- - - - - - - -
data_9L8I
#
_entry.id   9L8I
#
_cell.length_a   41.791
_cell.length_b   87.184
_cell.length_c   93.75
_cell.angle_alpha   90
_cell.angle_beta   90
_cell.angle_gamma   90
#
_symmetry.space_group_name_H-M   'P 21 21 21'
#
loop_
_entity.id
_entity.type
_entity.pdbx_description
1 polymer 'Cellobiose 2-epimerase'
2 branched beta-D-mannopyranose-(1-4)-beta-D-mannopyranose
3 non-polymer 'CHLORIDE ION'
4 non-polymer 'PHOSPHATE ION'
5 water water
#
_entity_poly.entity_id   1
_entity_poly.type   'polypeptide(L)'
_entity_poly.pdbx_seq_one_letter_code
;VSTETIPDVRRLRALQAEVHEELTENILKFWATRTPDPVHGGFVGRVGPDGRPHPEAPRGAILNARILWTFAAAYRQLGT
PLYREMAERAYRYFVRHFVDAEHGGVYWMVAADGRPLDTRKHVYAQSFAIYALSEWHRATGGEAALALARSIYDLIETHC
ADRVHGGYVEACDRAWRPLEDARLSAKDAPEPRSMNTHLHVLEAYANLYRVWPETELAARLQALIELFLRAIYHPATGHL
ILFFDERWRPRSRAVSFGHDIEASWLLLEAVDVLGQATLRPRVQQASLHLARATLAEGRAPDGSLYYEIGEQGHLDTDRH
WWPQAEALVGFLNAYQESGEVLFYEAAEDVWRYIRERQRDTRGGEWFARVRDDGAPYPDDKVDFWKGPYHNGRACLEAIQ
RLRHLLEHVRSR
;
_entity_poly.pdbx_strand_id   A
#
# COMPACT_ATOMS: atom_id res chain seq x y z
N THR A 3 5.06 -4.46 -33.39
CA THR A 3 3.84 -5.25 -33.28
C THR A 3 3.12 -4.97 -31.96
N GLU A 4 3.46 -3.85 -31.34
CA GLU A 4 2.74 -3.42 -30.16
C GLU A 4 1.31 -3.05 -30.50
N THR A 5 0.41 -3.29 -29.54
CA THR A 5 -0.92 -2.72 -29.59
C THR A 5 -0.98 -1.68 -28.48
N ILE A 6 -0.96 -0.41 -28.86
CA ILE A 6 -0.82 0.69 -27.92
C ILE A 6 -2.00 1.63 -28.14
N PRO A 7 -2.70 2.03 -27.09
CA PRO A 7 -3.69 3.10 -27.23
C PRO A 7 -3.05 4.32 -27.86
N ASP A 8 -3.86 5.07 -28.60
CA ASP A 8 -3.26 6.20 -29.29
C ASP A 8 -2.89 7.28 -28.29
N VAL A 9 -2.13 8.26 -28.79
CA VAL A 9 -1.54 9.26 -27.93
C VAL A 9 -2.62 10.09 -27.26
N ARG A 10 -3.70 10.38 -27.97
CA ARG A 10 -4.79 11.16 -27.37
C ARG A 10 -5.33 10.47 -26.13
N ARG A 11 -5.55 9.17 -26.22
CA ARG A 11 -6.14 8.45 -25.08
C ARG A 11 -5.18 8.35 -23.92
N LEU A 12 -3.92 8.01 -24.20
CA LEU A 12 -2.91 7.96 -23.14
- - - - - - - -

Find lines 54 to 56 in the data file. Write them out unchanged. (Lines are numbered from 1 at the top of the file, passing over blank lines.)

C ASP A 8 -2.89 7.28 -28.29
N VAL A 9 -2.13 8.26 -28.79
CA VAL A 9 -1.54 9.26 -27.93